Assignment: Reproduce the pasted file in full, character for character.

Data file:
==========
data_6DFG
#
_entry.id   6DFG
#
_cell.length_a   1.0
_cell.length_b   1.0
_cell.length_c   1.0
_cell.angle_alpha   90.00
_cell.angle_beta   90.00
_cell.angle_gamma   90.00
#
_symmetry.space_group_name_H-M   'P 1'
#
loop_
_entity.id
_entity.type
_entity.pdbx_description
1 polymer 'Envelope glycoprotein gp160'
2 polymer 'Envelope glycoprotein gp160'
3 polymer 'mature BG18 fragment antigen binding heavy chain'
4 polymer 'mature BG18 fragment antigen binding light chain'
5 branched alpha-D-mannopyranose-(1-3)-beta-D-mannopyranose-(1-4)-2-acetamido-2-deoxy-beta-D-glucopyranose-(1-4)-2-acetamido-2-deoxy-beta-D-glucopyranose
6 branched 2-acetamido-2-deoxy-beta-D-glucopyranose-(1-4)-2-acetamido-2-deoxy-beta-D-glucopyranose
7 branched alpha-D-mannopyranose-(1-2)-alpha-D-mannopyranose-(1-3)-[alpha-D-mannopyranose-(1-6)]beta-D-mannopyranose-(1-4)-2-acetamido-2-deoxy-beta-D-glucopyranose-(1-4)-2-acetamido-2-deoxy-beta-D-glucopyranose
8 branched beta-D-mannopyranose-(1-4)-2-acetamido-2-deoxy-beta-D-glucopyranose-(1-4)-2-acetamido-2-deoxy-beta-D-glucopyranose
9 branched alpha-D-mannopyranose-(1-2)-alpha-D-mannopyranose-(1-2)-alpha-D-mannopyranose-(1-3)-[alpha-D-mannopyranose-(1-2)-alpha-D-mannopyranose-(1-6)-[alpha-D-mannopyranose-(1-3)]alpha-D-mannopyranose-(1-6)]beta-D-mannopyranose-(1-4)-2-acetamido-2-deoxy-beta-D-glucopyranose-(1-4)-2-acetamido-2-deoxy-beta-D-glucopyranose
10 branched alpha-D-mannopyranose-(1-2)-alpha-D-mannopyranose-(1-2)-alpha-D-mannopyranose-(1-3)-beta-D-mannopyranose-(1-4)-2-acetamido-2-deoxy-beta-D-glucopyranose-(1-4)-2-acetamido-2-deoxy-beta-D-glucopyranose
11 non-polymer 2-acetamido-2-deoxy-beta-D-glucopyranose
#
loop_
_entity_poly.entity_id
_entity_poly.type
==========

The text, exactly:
data_6DFG
#
_entry.id   6DFG
#
_cell.length_a   1.0
_cell.length_b   1.0
_cell.length_c   1.0
_cell.angle_alpha   90.00
_cell.angle_beta   90.00
_cell.angle_gamma   90.00
#
_symmetry.space_group_name_H-M   'P 1'
#
loop_
_entity.id
_entity.type
_entity.pdbx_description
1 polymer 'Envelope glycoprotein gp160'
2 polymer 'Envelope glycoprotein gp160'
3 polymer 'mature BG18 fragment antigen binding heavy chain'
4 polymer 'mature BG18 fragment antigen binding light chain'
5 branched alpha-D-mannopyranose-(1-3)-beta-D-mannopyranose-(1-4)-2-acetamido-2-deoxy-beta-D-glucopyranose-(1-4)-2-acetamido-2-deoxy-beta-D-glucopyranose
6 branched 2-acetamido-2-deoxy-beta-D-glucopyranose-(1-4)-2-acetamido-2-deoxy-beta-D-glucopyranose
7 branched alpha-D-mannopyranose-(1-2)-alpha-D-mannopyranose-(1-3)-[alpha-D-mannopyranose-(1-6)]beta-D-mannopyranose-(1-4)-2-acetamido-2-deoxy-beta-D-glucopyranose-(1-4)-2-acetamido-2-deoxy-beta-D-glucopyranose
8 branched beta-D-mannopyranose-(1-4)-2-acetamido-2-deoxy-beta-D-glucopyranose-(1-4)-2-acetamido-2-deoxy-beta-D-glucopyranose
9 branched alpha-D-mannopyranose-(1-2)-alpha-D-mannopyranose-(1-2)-alpha-D-mannopyranose-(1-3)-[alpha-D-mannopyranose-(1-2)-alpha-D-mannopyranose-(1-6)-[alpha-D-mannopyranose-(1-3)]alpha-D-mannopyranose-(1-6)]beta-D-mannopyranose-(1-4)-2-acetamido-2-deoxy-beta-D-glucopyranose-(1-4)-2-acetamido-2-deoxy-beta-D-glucopyranose
10 branched alpha-D-mannopyranose-(1-2)-alpha-D-mannopyranose-(1-2)-alpha-D-mannopyranose-(1-3)-beta-D-mannopyranose-(1-4)-2-acetamido-2-deoxy-beta-D-glucopyranose-(1-4)-2-acetamido-2-deoxy-beta-D-glucopyranose
11 non-polymer 2-acetamido-2-deoxy-beta-D-glucopyranose
#
loop_
_entity_poly.entity_id
_entity_poly.type